If you want to lose weight, then diet and exercise are key. The first step is correcting your “energy balance,” or calories in versus calories out. Eating less and exercising more will result in weight loss. Exercise can be as simple as walking 30 minutes a day, or may include a more intense training regimen.
While some diets that promise fast weight loss may sound promising, they are often unhealthy and involve strict rules that are hard to follow. Some popular fad diets to avoid include the cabbage diet, the grapefruit diet, and the Master Cleanse diet. Losing weight too quickly (more than three pounds a week) can also increase your risk for gallstones.
Following a diet with these guidelines can result in weight cycling, also known as yo-yo dieting. Repeatedly losing and gaining weight can actually increase your risk for cardiovascular diseases, even if you’re not overweight.
A safe diet will focus on realistic expectations and balance. A safe diet will talk about portion size, eating more vegetables and other high volume foods to feel full, and adding exercise to your daily routine.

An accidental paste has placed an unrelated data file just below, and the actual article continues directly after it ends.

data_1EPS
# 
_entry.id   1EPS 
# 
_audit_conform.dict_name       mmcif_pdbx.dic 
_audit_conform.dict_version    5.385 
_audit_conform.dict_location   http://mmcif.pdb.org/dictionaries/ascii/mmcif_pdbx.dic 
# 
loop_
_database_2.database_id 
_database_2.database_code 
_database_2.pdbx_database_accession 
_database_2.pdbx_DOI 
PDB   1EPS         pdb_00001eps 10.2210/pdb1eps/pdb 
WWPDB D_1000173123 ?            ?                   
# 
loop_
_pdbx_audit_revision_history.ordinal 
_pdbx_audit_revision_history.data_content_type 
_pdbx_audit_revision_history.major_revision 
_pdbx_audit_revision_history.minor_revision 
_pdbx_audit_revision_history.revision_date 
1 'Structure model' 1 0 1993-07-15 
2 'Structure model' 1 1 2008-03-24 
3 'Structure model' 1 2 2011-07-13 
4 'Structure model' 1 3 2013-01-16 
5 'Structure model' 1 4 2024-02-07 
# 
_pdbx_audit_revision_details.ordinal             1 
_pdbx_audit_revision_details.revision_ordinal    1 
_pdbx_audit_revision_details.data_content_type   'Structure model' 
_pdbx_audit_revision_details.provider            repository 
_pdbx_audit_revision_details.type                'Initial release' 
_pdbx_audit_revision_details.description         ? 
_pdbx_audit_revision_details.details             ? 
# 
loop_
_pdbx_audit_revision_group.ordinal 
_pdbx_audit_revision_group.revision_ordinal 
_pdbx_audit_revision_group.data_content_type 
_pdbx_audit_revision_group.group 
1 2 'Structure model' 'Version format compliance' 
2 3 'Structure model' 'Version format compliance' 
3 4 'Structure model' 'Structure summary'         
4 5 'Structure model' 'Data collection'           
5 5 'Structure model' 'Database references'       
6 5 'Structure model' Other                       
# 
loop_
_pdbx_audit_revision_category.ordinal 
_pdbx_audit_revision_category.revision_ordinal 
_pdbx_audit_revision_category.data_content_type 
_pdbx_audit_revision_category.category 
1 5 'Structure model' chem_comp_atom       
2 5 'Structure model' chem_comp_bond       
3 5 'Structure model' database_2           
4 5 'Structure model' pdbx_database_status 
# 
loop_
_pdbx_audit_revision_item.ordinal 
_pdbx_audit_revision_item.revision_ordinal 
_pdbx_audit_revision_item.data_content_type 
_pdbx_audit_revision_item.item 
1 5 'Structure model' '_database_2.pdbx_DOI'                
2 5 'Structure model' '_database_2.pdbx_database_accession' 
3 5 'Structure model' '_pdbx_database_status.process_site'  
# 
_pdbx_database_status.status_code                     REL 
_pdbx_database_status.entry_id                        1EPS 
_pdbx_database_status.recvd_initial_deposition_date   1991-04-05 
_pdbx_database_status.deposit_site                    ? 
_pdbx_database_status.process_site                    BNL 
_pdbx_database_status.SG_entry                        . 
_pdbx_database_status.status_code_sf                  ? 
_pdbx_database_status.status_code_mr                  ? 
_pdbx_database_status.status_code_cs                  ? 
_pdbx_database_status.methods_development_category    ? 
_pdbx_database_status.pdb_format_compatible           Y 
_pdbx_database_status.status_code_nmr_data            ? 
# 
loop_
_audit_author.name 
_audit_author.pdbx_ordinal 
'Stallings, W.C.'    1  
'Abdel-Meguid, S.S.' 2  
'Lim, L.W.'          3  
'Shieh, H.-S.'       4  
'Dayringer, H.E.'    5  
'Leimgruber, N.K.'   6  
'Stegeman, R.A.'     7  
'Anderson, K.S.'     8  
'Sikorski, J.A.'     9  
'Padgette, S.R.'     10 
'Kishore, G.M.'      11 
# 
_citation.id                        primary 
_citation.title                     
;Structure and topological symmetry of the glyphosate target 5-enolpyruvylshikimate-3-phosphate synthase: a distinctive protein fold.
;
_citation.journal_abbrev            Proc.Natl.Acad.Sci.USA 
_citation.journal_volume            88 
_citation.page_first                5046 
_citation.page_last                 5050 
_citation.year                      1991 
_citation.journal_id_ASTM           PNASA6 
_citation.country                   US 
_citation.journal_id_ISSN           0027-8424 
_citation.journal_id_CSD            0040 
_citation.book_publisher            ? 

Luckily, we live in an age where helpful hints for weight loss are all around us. It’s important to remember that a healthy diet and exercise program are lifelong changes. Some steps you can take to incorporate a healthy lifestyle include:
While you can use your BMI to provide a general idea of whether you’re over or underweight, relying on this measurement is not accurate for specific groups of people. Athletes, for example, may be considered overweight by their BMI classification, but their weight is not due to fat. Therefore, they’re at a healthy weight. Other groups, such as older adults, may have a normal BMI, but still be considered overweight because they’ve lost lean body mass and fat makes up most of their weight. Calculating body fat requires calipers or equipment for accuracy, but you can get an idea using this calculator.
Burning fewer calories than you eat is the most basic explanation for weight gain. It’s important to make sure that you are watching both your calorie intake as well as your dedication to burning off those calories. Not exercising regularly can also affect weight management.
coronary heart disease: Coronary heart disease reduces the amount of oxygen-rich blood that gets sent to your heart. This increases your risk for heart attack or heart failure.
high blood pressure: Your heart needs to pump even harder to reach the cells all over your body. While high blood pressure itself has no symptoms, it can lead to heart disease, stroke, and kidney failure.
type 2 diabetes: It’s not clear why people who are obese are more likely to develop this disease, but obesity increases your risk for diabetes. About 80 percent of people with type 2 diabetes are obese or overweight.
The good news is that starting a healthy journey towards a weight loss can start any day. The best way to ensure a safe weight loss journey is to stay as informed about the process.